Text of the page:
Glad to know you have a sunny Sunday there. Across the world, we have had a particularly warm and gorgeous Autumn day. Weather like this is such a contrast to the emotional weather of Skin Lane and perhaps we do need something darker and more forbidding outside the window to help us with the mood as Kirsty says.

    • I definitley think timing is everything and mayeb after some, not light reads I don’t mean it like that, after some more gentle reads of late this was a great dark piece for me to get taken into. I was hooked from the off, though the italics annoyed me at first. I thought the opening with the tale of Beauty and the Beast and the breath… ooooh creepy.

  14. Colette Jones

    Hi everyone. I can’t say I liked this book very much, but it has grown a bit in my estimation since finishing it a couple weeks ago. I quite liked the first couple chapters, but after that I felt it was a bit too repetitive (the daily routine, the nightmare, etc). In hindsight, I think this was quite clever, as we’re supposed to notice the slight changes to his routine, and how would we notice them if we hadn’t had the routine drummed into our heads?

    I would have liked to have had more of the legalisation of homosexuality weaved into the story, but I realize that is quite a difficult thing to do.

    I also thought it was a bit dodgy to portray a homosexual as having such extreme thoughts and obsessions. Okay, Mr F didn’t do what we thought he was going to do, but he acted horrendously none-the-less. If the reader is a bit homophobic (I’m not, by the way), what will they read into this behaviour?

    • Colette I think you are spot on, I can see why the repetition would annoy some or prove boring, it was very much done so we saw the intricate and minimal changes as this man went through what I felt was almost a very belated emotional maturity.

      I hadn’t thought about how this might make gay men look then or now, I do think Mr F was quite probably an extreme case though. I did feel the author was trying to say something there.

      • Colette Jones

        Yes, I think the author was trying to say something, and yes, Mr F was an extreme case – I’m sure of that. Mr F was sympathetic to me for being gay in a world where that was unacceptable, but not for being so extreme in the way he treated people. We’re not supposed to have sympathy for Beauty, but he was a gorgeous young man who was getting everything handed to him on a plate – career and sex. This is not that unusual, and I would see him as absolved because of his youth. If in 10 or 20 years time he is still so self-centered then that is more of a problem.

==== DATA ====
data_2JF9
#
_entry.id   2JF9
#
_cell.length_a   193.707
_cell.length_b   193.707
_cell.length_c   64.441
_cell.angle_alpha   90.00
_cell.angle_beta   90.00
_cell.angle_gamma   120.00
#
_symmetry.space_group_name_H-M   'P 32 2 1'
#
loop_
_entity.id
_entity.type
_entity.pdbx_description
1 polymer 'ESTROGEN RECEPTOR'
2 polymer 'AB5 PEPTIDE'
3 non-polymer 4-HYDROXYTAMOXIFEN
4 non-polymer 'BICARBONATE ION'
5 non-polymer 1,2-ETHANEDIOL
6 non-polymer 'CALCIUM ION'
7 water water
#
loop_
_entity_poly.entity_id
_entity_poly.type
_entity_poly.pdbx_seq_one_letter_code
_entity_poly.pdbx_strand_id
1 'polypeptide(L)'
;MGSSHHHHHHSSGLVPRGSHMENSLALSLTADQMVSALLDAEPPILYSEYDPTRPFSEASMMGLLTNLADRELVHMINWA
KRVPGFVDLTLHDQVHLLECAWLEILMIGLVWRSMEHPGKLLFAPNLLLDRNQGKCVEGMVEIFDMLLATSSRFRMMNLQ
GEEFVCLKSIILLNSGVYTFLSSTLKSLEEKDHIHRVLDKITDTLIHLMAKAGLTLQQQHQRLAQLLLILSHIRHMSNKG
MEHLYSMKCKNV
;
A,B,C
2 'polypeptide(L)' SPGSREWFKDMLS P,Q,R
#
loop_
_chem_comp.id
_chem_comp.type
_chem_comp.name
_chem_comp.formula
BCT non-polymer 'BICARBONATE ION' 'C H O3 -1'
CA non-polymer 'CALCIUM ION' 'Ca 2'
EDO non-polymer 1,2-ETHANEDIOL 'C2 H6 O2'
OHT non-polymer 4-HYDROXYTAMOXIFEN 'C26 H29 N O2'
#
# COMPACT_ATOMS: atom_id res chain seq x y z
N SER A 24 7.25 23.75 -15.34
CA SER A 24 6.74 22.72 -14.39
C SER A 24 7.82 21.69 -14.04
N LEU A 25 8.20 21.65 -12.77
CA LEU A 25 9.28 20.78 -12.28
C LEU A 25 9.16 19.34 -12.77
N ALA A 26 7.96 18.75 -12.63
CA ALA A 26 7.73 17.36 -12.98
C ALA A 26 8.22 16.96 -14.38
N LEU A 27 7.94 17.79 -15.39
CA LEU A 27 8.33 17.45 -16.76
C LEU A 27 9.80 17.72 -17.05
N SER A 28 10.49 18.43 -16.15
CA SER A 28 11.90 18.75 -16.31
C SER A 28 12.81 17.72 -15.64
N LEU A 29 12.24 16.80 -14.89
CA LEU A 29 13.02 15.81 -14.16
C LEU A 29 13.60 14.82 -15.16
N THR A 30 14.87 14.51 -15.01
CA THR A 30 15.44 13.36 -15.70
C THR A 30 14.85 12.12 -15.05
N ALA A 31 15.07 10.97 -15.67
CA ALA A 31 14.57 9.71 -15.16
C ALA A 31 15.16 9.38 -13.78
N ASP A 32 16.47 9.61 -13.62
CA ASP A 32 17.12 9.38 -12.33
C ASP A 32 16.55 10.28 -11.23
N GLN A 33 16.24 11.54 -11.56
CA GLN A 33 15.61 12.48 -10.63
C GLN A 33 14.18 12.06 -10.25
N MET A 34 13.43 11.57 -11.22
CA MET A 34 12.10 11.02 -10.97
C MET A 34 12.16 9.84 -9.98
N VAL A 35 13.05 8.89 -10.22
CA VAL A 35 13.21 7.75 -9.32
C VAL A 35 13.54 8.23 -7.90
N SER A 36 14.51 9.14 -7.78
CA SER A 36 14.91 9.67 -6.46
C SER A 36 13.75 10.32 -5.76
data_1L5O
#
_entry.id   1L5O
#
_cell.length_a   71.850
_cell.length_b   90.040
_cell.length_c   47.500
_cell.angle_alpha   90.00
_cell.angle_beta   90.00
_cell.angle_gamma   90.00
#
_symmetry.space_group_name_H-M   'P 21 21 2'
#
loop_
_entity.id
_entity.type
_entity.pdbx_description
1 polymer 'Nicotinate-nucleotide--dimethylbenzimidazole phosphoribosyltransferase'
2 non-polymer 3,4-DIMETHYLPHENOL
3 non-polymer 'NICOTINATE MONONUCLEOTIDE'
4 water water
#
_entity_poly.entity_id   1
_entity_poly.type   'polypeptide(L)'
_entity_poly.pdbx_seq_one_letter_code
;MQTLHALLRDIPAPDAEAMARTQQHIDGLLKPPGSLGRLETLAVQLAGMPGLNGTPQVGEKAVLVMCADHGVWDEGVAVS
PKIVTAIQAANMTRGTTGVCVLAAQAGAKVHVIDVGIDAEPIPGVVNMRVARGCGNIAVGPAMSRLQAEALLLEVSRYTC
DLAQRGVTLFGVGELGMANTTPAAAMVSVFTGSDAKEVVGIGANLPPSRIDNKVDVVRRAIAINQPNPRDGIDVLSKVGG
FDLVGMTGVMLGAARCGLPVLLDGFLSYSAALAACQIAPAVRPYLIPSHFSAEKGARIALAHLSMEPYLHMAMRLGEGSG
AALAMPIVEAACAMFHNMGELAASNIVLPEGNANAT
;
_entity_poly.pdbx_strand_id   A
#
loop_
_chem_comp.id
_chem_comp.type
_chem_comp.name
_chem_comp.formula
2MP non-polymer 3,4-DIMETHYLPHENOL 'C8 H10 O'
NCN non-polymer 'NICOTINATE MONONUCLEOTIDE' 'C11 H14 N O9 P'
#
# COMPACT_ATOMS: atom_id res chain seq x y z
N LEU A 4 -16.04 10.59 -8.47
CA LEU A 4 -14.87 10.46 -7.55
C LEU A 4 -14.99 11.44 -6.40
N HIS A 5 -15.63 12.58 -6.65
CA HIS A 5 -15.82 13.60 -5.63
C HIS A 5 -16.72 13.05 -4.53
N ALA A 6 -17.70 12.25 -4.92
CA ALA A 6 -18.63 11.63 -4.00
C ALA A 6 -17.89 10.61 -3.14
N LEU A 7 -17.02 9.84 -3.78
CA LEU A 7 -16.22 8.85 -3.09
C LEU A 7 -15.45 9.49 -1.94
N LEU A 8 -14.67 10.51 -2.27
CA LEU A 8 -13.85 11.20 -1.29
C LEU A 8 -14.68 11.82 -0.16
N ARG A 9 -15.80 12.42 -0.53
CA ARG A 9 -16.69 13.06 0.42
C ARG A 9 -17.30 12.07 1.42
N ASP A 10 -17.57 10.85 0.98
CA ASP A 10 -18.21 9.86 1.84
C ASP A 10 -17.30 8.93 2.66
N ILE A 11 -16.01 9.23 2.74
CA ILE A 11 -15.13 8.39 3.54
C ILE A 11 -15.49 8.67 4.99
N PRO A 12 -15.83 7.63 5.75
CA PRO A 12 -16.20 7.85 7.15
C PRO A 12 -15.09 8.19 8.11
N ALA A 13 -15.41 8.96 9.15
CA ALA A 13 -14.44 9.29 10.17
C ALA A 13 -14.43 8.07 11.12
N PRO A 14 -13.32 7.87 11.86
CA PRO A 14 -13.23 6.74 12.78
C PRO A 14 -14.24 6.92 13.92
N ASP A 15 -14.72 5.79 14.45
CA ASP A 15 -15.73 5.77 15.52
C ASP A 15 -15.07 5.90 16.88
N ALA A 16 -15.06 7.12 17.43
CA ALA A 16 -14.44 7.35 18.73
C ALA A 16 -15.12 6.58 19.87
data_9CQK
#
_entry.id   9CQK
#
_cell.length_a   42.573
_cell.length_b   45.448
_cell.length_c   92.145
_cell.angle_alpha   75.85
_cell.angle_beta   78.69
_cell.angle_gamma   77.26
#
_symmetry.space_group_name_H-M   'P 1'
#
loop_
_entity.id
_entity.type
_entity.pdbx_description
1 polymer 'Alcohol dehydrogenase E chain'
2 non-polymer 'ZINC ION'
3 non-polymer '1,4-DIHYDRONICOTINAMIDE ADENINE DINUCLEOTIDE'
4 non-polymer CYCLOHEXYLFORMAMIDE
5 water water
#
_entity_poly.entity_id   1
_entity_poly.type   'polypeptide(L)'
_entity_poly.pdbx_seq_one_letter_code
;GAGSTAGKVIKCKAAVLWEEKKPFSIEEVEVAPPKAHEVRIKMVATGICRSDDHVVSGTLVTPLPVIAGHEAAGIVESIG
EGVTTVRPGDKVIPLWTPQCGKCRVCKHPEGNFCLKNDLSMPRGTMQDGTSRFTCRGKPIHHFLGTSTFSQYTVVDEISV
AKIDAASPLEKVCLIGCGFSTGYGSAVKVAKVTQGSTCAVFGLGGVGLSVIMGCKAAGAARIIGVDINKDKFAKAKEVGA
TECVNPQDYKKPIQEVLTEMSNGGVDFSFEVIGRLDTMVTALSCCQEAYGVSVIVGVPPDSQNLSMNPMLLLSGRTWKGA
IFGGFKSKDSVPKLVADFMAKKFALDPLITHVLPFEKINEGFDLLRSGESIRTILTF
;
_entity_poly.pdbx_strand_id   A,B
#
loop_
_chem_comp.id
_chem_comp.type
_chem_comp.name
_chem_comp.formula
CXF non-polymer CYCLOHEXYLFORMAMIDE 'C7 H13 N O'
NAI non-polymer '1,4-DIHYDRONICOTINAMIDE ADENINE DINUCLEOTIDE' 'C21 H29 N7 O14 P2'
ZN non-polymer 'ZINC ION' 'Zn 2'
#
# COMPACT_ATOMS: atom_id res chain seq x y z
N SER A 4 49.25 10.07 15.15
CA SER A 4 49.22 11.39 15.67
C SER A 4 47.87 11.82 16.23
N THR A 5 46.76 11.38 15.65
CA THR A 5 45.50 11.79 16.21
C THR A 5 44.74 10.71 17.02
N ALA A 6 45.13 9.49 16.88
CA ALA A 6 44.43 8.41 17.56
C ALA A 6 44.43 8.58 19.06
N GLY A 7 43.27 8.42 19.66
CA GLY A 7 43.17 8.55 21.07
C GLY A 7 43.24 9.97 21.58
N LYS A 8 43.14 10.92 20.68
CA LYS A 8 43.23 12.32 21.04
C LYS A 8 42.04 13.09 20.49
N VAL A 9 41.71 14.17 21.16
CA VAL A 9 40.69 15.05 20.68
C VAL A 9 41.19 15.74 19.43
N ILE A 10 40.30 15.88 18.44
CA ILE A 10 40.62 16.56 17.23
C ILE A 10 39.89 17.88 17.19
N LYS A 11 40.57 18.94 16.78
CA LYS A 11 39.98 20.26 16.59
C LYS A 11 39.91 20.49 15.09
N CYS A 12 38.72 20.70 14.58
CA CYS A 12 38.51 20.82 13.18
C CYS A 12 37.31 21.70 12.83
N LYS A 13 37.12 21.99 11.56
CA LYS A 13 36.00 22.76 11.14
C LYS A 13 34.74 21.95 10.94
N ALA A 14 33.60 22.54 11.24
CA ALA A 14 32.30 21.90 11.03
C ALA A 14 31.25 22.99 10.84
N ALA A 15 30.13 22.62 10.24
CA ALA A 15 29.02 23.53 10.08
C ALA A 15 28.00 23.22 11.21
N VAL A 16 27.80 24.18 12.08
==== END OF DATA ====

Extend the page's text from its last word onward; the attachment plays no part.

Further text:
15. Did anyone after getting over the age gap thing, which I found slightly uncomfortable at first, with Mr F and Beauty then think that Mr F saw a younger him before he became the way he was and that was part of the fascination?

    (I will leave that question out there whilst I pop out briefly to get more supplies!)

    • Colette Jones

      Yes, I think that may have been alluded to, though I can’t remember for sure. I thought that the body in the nightmare was going to turn out to be Mr F himself, so that kind of goes along with your theory of a younger version of himself.

  16. Oh and, and, and – what was the deal with the father fixation, what did anyone think had happened there?

    I wonder if anyone thought the same as Morbid Savidge here?

    • Colette Jones

      I can’t remember that bit – remind me!

    • Oh yes, I wondered if Mr F had been abused by his father and had completely shut it out of his life. Hence, his lack of sexual awareness/knoweldge despite being 47 years old.

    • Yes, even in the first third of the book that I read, I started to wonder if his father had molested him in the middle of the night — hence the tense, waiting position that he slept in and the “visitation” feeling in the night. I was prepared to take it literally rather than imaginatively.

    • Louise

      I didn’t think he had been abused by his father. I took the references to his relationship with his father to be significant as this was the only relationship with another human being that he had ever experienced. There was a sentence somewhere in the book where he described the feeling of being held by the hand by his father as they went round the zoo, and it seemed to be the only experience of human contact that Mr F had ever had.

  17. Oooh, sorry I’m a bit late… I was hosting a real-life dinner party at mine yesterday and I’m still recovering. I’ll just have a very strong cup of black coffee please, Simon!

    Well, I’m going to shamelessly admit that I finished this book and I loved it. I loved the dark, creepy, chilling feeling it invoked; I loved the ominpresent narrator (even though they usually annoy me); I loved the characterisation; I loved the setting in the fur trade; I loved the time period; but most of all I loved the whole London feel of this book. I was walking to Cannon Street tube on Tuesday night when I suddenly realised I was walking past Skinners Hall (sorry, couldn’t take pics as there is construction nearby which means you can’t step back far enough to get the building in the shot) and I felt the hairs on the back of my end stand up. The fur trade might have gone from the are but there are still lots of hints and clues of once was in the names of buildings and lanes nearby.